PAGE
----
Marginal cost measures the cost a company incurs when producing one more unit of a good. To calculate marginal cost, subtract the total cost of producing one unit from the total cost of producing two units. The difference is marginal cost for two units. For example, if producing two clocks costs $4 and producing one costs $3.50, the company's marginal cost for producing two clocks is $0.50. When charted linearly, a marginal cost trends horizontally when marginal costs are constant. A company's marginal cost curve is horizontal when its marginal cost does not change no matter how many units of a product it produces.
A horizontal marginal cost implies that the per-unit cost for production of a large quantity of a single item is, on average, equal to the per-unit cost of producing a significantly smaller number of the same item.
When Equal to Unit Price
In a perfectly competitive market, firms maximize profits by producing goods at a volume in which marginal cost equals unit price. If the unit price of a good is stable, or if it is approaching stability, marginal cost will trend in the same manner no matter the production volume. If marginal cost is equal to price, then the value of goods produced is equal to that of goods not produced.
When Production is Optimized
Marginal revenue is the added revenue of selling one additional unit. If a firm optimizes its level of production, both marginal revenue and marginal cost will be horizontal when charted linearly. A firm can maximize its profits by producing goods at a volume in which marginal cost is equal to marginal revenue, according to the Money Terms website. To optimize production, a firm must gauge how much of its resources are used to produce a good, as well as how closely its production correlates with the product's demand.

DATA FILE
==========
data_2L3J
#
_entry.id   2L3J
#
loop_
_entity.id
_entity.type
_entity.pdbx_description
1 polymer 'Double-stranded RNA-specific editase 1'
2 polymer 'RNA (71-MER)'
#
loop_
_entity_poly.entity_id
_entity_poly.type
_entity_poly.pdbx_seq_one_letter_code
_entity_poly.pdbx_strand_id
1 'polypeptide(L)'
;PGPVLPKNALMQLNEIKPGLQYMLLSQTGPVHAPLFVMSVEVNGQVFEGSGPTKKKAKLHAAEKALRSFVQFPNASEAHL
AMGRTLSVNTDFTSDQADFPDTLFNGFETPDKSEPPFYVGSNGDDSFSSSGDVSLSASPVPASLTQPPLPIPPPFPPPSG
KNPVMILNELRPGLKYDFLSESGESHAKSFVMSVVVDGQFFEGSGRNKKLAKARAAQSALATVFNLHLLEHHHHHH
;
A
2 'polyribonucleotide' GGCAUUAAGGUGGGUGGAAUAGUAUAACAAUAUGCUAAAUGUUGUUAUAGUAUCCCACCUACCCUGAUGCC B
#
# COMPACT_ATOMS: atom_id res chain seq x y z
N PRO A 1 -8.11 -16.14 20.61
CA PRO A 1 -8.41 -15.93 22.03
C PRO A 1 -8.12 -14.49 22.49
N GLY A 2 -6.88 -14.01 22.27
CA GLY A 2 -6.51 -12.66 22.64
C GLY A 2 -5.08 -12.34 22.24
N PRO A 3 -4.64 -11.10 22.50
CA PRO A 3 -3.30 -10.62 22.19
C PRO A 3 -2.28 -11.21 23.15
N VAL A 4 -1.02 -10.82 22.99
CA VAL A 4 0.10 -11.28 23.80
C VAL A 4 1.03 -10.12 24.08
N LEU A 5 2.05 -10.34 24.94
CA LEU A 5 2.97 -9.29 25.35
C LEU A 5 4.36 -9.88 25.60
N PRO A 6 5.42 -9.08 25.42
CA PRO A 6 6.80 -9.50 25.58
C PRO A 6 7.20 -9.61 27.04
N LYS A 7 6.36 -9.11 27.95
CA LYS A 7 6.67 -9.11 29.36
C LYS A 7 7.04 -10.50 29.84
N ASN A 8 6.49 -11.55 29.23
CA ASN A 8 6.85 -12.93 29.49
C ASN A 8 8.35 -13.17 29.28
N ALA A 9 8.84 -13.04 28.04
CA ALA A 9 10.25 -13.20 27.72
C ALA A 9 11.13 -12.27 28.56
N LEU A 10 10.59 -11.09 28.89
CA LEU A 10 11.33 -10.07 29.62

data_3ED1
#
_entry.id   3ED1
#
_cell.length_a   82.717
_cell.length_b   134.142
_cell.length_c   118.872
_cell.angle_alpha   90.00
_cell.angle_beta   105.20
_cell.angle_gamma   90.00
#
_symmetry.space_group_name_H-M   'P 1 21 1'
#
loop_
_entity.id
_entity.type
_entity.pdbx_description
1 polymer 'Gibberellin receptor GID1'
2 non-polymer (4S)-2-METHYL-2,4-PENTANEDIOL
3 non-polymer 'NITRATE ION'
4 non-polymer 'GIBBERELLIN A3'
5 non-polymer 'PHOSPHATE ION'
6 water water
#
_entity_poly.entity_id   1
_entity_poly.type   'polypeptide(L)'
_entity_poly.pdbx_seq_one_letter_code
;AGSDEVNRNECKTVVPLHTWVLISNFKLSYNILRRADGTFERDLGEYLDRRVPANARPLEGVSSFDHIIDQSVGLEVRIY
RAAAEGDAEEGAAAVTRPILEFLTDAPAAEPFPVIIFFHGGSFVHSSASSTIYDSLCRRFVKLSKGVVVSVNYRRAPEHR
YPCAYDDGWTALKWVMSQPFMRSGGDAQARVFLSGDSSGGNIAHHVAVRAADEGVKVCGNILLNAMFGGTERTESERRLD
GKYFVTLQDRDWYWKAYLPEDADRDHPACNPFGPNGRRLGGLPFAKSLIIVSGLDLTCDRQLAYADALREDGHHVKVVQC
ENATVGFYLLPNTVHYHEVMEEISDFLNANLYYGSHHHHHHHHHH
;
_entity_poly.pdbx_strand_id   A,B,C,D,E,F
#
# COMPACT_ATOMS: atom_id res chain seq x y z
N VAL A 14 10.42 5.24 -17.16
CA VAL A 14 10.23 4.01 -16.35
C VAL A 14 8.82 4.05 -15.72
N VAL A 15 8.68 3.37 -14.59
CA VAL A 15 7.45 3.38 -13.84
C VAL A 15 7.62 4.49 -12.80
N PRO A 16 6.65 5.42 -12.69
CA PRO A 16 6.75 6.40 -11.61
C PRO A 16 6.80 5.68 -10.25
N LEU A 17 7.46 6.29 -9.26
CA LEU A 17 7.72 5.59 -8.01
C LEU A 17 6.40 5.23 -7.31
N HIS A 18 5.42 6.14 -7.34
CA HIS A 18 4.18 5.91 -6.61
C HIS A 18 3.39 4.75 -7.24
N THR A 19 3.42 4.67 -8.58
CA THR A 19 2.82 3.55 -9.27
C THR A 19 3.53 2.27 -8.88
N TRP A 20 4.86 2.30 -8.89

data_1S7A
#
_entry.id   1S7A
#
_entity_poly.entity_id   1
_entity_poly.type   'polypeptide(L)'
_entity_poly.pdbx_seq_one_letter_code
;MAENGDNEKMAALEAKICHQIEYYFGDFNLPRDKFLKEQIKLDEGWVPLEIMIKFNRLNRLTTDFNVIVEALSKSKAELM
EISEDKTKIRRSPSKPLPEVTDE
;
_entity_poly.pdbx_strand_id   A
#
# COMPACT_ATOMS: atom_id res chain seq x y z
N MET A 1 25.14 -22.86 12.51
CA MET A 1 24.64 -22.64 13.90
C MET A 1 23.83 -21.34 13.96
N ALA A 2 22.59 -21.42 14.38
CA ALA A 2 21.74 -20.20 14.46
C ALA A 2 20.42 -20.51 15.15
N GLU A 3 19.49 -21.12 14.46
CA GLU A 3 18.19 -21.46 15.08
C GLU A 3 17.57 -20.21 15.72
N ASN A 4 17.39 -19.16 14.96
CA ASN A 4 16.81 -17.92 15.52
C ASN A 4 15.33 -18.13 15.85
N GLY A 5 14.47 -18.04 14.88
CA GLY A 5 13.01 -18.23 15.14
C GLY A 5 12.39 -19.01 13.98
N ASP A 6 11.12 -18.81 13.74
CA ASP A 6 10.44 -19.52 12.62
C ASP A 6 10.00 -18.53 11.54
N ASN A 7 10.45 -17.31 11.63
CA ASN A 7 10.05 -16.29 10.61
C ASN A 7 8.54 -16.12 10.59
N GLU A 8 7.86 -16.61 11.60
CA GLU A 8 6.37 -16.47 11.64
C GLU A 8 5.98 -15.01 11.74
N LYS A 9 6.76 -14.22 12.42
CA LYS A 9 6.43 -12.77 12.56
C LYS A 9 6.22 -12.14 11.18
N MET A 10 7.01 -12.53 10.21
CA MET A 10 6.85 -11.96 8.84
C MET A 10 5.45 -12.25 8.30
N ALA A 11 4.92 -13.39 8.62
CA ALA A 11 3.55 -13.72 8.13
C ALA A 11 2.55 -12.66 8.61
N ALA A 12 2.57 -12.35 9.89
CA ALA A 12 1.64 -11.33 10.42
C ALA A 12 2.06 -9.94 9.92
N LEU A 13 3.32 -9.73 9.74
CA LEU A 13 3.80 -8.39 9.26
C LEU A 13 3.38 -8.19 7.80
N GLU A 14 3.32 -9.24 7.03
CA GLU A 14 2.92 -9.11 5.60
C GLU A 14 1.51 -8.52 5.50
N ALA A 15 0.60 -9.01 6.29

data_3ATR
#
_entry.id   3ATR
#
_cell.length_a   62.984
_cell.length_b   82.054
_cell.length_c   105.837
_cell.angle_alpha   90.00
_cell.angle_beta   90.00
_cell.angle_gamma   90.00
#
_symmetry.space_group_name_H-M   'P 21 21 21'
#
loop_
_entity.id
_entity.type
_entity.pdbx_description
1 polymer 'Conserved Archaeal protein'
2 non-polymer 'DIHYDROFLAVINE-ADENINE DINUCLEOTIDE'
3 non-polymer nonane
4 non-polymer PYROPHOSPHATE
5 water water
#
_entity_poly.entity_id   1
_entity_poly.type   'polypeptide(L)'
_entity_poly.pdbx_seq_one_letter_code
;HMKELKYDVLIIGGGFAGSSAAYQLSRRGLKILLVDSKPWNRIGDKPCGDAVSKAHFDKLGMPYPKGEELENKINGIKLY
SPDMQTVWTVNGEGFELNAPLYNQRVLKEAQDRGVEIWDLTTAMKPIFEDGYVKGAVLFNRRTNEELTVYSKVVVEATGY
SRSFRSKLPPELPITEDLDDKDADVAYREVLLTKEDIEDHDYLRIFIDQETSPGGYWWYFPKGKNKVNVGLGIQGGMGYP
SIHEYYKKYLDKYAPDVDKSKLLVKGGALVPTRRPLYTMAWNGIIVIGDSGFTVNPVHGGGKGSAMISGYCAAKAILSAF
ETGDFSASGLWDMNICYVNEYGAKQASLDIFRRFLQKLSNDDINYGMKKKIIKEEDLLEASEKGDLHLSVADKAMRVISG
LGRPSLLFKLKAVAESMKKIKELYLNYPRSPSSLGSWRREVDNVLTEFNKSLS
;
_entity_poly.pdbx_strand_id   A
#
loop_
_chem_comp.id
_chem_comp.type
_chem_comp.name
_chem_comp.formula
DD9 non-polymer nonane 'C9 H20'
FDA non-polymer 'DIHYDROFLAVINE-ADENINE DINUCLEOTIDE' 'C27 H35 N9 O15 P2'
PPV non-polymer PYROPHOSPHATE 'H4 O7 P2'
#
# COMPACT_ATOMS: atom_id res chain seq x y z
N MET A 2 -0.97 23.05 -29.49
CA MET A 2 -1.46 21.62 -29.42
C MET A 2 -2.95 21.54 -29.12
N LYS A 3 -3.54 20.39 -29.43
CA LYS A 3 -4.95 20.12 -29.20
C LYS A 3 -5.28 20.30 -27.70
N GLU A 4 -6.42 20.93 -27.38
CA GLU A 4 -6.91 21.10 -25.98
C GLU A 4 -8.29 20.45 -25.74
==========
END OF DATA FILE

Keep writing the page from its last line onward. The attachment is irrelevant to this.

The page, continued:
Equal to Average Cost
If the average cost of producing a good is constant, a firm's marginal cost can also be constant if it is equal to average cost, both of which would be represented horizontally on a linear graph. Consider a constant-cost industry, for example. In such an industry, the long-run industry supply curve is horizontal because expansion of the market causes no change in production or resource costs. Marginal costs are constant when production costs are constant.
Understanding the Relationship to Supply
A firm's marginal cost curve also acts as its supply curve; because of this relationship, factors that cause a firm's supply of a good to fluctuate affect the stability of marginal cost, according to the Fundamental Finance website. For a company that produces energy with coal, for example, a surplus or shortage of coal will change the cost of producing one more unit of energy. A surplus of coal will decrease marginal cost and a shortage of coal will increase marginal cost.
Ben Taylor has been writing since 2005 and has had work published by WEKU-FM and West Virginia Public Broadcasting both on air and online. Taylor holds a Master of Arts in English from Eastern Kentucky University and currently teaches composition and ESL there.